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Facts:
  • The National Trust for Scotland was one of the first organisations to produce a Wild Land Policy
  • You don’t have to be on top of a mountain to be in Wild Land!

Scotland is internationally famous for its dramatic and unspoilt scenery - its bare mountain tops, fjord-like sea lochs and scatter of islands draw visitors from all over the world. The National Trust for Scotland looks after some of the most outstanding examples of these wild landscapes. Some of its first acquisitions, back in the 1930s, secured wild places, such as Burg, (on Mull) and Glencoe, for the nation.

Wildness can be found in greater or lesser degree in all parts of Scotland. Whilst attention invariably focuses on our rugged mountain and seascape in the north-west highlands, the Trust has in its care many other properties demonstrating lesser degrees of wildness; for instance the Berwickshire coastline around St Abb's Head continues to offer a relatively challenging recreational experience close to large centres of population and the Trust is keen not to see this special quality undermined by insensitive recreational development.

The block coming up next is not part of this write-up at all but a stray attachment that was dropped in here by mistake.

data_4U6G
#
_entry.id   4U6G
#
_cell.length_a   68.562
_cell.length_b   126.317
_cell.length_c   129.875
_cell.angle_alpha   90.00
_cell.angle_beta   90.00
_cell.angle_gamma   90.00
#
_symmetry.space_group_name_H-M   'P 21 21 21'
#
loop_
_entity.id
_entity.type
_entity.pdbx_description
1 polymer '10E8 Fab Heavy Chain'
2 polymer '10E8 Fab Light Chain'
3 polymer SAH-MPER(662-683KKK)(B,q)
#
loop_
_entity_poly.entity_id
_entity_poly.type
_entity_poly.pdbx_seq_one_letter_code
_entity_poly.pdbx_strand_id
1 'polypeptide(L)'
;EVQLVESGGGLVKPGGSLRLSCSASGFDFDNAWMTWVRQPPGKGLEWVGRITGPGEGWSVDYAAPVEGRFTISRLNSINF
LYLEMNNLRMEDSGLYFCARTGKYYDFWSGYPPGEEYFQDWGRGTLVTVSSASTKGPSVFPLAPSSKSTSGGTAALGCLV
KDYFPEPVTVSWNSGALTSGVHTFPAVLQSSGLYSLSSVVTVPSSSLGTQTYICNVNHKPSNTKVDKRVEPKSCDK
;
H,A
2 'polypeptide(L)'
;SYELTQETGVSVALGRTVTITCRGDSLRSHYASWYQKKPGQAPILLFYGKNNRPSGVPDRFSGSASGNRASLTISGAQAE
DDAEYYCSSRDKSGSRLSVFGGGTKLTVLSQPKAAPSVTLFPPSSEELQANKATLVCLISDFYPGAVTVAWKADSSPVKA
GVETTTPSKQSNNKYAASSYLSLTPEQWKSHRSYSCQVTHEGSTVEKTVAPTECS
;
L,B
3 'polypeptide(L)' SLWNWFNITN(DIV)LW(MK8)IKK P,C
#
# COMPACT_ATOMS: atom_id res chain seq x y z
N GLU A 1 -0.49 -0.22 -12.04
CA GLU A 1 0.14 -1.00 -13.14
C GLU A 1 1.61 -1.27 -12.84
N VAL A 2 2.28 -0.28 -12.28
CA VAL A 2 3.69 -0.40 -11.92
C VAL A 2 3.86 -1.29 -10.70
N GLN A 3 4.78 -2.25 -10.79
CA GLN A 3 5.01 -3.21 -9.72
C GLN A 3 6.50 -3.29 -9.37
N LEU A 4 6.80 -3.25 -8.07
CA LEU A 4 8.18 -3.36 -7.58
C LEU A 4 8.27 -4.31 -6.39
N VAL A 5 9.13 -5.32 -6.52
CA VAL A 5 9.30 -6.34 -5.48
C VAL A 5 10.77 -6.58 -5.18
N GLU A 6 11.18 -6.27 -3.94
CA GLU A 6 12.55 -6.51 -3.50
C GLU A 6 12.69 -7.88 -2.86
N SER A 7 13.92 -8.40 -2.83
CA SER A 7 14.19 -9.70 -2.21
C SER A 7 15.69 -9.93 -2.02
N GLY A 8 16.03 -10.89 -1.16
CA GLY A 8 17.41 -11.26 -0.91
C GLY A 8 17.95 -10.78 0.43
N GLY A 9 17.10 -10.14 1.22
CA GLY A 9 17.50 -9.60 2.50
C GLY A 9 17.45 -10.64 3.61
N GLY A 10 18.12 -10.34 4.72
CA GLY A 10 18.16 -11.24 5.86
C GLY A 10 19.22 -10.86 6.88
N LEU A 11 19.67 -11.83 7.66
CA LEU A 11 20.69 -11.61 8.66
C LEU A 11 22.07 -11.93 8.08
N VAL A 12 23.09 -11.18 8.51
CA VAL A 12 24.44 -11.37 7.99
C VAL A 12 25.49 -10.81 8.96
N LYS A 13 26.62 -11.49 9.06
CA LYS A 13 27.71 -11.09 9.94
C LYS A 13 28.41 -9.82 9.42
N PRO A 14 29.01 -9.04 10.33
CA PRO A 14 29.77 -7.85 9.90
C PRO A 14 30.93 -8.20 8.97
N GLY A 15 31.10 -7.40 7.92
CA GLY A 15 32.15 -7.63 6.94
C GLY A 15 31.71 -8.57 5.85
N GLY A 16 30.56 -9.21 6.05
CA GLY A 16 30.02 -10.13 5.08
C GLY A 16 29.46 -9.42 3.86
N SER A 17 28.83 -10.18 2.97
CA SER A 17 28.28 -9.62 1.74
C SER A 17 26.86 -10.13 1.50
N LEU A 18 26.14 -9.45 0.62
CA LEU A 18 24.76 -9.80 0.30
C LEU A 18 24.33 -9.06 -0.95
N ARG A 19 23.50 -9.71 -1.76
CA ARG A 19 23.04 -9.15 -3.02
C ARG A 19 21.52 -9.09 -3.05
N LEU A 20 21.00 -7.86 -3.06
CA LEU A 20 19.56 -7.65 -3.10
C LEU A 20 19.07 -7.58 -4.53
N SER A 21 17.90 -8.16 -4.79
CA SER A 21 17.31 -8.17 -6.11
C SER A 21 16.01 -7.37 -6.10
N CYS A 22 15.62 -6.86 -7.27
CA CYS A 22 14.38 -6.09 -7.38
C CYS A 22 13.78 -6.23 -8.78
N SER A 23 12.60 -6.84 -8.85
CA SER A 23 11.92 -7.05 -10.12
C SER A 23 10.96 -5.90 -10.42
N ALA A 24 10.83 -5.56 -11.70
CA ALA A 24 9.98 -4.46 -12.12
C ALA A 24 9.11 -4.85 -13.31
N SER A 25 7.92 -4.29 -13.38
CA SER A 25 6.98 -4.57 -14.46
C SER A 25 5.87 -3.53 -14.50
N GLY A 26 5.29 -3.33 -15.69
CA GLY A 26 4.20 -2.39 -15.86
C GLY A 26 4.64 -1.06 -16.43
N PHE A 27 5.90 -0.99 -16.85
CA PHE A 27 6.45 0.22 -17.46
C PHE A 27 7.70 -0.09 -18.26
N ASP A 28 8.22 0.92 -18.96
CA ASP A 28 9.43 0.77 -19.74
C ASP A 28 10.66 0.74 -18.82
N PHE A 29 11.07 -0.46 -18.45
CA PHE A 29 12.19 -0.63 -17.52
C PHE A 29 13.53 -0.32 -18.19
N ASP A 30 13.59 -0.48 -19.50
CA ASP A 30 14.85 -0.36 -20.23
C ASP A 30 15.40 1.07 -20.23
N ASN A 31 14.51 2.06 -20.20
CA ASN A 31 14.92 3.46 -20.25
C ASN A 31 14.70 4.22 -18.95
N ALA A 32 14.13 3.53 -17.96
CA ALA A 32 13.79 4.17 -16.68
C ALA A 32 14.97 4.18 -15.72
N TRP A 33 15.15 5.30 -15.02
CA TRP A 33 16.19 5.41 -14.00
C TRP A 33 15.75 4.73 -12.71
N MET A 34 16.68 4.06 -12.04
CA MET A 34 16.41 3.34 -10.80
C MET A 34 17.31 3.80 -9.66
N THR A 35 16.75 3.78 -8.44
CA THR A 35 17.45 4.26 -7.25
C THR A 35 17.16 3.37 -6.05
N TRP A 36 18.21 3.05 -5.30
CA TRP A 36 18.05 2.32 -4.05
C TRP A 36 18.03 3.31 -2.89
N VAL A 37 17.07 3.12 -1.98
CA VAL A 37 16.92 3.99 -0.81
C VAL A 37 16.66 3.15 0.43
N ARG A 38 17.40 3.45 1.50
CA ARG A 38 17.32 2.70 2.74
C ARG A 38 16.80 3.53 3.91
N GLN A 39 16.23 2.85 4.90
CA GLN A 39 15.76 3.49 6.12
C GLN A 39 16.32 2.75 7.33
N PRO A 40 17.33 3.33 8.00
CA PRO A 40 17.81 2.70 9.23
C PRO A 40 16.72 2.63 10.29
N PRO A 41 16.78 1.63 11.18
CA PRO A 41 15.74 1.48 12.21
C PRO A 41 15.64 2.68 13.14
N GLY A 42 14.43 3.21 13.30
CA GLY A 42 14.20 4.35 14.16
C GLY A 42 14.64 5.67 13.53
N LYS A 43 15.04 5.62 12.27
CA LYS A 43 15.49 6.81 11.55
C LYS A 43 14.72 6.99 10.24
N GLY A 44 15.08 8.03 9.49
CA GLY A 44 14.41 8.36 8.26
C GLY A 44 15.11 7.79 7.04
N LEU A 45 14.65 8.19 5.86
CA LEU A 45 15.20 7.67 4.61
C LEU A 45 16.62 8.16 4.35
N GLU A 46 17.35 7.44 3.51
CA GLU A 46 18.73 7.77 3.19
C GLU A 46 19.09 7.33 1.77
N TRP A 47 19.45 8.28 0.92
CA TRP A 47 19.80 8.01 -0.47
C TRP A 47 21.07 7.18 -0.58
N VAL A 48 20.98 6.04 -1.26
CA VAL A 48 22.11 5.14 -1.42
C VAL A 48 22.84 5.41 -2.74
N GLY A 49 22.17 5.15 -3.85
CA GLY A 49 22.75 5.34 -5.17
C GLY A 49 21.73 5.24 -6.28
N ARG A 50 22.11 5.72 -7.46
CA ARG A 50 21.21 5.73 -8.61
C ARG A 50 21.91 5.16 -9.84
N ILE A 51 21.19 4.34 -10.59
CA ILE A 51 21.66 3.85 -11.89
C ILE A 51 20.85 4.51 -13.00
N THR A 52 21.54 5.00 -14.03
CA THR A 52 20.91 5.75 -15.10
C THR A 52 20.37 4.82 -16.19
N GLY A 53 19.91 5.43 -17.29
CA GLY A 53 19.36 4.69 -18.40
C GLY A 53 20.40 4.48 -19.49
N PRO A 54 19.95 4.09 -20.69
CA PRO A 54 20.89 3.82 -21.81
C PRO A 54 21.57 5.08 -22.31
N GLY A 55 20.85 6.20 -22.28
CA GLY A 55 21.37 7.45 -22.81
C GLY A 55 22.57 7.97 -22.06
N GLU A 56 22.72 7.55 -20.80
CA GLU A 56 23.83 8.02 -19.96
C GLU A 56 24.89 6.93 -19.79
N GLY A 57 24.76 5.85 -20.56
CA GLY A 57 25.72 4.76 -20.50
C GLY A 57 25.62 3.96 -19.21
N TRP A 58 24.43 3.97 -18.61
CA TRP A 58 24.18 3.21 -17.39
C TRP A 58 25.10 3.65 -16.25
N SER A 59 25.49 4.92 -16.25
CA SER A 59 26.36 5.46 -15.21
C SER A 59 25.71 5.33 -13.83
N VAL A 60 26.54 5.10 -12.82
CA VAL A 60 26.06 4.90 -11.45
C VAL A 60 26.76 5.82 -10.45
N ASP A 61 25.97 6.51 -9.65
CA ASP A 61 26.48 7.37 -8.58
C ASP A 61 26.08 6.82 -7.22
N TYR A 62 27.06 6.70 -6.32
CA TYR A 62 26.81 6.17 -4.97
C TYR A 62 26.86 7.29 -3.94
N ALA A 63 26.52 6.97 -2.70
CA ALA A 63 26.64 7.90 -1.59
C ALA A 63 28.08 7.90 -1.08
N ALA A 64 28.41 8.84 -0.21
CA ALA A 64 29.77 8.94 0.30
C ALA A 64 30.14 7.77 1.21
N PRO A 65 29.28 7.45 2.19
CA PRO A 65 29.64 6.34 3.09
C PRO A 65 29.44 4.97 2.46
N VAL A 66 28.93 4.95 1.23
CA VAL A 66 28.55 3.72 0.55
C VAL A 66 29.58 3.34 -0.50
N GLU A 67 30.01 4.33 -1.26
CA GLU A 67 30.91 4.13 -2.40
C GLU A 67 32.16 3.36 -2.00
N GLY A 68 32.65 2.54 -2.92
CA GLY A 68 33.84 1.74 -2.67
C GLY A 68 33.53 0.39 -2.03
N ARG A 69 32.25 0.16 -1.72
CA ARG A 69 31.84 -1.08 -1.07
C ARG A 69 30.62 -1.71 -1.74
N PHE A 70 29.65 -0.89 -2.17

For many individuals the motivation for visiting Wild Land has emotional connections, relating to the need to get away from urban pressures and humdrum routines, to meet the environment on its own terms, to refresh and renew the spirit and the soul, in other words to "re-create" in its fullest sense.